In 1846, O'Brien formed, with John Mitchel, the Irish Confederation, a branch of the Young Ireland movement dedicated to freeing Ireland by direct action. By 1848, the group was calling for open rebellion against the English, but Mitchel was arrested, convicted of sedition, and transported to a prison colony in Australia before the revolt could begin. Aggravated by the worsening potato famine and Mitchel's arrest, O'Brien launched an unsuccessful uprising on July 29, 1848. He was arrested and sentenced to death for treason, but his sentence was commuted to transportation to the penal colony at Tasmania.
After the failure of the Young Ireland revolt, many embittered Irish nationalists immigrated to the United States, Australia, and Canada, where they redoubled their agitation against England.
This is the environment John and Johanna Dwyer were living in prior to their emigration to Tasmania. Although they both survived the famine, they were peasants and would have undoubtedly seen family and friends starve to death, voluntarily emigrate to other countries or be forcibly transported to Australia for crimes against the Crown. Life in Ireland in 1854 was one of poverty and limited options.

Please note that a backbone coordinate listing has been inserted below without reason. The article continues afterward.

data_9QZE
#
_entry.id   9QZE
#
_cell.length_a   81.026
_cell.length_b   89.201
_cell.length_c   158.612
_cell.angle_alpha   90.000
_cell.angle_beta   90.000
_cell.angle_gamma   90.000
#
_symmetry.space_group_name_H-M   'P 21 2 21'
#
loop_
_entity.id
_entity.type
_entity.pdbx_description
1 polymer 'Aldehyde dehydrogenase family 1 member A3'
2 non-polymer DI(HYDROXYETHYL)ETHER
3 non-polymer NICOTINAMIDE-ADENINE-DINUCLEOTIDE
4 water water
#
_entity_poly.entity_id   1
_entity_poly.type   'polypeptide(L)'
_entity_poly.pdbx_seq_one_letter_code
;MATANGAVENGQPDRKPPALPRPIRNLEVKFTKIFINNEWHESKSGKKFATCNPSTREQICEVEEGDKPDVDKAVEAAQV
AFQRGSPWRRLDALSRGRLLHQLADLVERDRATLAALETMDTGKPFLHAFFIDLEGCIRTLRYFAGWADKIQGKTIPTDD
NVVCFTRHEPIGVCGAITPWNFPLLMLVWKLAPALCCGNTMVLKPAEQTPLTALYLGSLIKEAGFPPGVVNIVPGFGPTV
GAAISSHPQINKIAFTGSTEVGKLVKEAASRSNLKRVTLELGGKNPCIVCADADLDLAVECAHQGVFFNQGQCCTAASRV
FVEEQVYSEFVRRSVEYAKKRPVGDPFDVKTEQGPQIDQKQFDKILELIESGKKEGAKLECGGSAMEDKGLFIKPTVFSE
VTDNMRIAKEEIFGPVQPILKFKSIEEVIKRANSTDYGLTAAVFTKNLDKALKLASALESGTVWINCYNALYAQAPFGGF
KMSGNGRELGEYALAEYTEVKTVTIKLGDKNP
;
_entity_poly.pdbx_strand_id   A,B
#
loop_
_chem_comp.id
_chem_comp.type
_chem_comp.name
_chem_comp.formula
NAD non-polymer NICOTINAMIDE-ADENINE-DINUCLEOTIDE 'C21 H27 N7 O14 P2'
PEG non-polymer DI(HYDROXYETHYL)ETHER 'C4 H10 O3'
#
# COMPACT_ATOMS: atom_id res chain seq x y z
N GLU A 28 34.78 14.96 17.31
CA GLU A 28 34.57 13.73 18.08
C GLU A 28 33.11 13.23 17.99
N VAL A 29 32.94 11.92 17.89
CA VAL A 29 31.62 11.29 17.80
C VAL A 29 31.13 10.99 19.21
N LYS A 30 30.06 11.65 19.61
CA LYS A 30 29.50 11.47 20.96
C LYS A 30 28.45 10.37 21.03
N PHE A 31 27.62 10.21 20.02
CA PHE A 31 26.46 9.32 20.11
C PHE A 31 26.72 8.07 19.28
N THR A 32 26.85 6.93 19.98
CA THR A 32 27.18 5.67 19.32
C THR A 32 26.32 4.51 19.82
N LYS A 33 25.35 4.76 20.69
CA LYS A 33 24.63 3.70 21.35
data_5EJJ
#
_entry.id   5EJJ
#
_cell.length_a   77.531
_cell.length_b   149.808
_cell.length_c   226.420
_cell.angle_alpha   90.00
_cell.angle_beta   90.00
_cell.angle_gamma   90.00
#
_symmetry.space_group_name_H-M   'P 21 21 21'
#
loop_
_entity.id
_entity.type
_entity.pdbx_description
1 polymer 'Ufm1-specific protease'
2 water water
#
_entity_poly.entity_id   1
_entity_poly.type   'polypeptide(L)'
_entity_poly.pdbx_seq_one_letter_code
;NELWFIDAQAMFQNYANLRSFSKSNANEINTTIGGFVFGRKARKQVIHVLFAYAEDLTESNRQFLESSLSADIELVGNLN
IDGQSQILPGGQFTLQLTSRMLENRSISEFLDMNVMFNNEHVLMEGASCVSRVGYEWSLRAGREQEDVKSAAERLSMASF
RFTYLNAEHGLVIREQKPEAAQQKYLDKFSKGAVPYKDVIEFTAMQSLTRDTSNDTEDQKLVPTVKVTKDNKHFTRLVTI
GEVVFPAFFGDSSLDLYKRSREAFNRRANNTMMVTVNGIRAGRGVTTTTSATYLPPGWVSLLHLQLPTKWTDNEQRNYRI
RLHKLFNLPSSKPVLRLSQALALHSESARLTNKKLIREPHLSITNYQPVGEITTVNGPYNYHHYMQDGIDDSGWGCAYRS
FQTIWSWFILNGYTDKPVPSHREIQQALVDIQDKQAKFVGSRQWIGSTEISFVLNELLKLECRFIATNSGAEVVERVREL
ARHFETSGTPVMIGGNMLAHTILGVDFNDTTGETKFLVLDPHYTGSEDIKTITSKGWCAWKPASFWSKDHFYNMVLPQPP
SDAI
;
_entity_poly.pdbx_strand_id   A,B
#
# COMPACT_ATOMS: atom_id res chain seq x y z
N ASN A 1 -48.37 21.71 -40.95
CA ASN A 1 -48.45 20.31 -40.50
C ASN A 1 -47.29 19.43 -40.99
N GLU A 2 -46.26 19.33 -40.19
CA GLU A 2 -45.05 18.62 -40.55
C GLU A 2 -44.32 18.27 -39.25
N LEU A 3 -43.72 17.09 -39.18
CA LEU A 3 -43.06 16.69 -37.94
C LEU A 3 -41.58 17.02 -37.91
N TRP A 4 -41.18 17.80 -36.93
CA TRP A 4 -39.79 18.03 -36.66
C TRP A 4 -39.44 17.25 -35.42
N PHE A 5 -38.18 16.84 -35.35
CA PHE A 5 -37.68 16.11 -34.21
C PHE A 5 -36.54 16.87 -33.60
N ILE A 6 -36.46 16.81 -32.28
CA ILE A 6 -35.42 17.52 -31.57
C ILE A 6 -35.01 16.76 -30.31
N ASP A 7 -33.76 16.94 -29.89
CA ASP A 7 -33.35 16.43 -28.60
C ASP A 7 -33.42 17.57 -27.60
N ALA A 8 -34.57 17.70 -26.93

When John and Johanna Dwyer traveled to Tasmania, they did so as bounty immigrants. This term refers to people whose passage was subsidised or paid for through one of the assisted immigration schemes that operated in the various states of Australia to encourage immigrants to Australia. A colonist chose the emigrant from England or Ireland and paid his or her passage to Australia. The emigrant would then work for the colonist. The colonial government would reimburse the colonist a bounty equal to the fare. After a certain period of time, the bounty immigrant would be free to leave the colonist’s employ and strike out on their own. This is exactly what John and Johanna did. Their early years in Tasmania appear to have been spent in Deloraine, where several of their children were born. Later, they moved further north to Launceton, Port Sorell and Sassafras.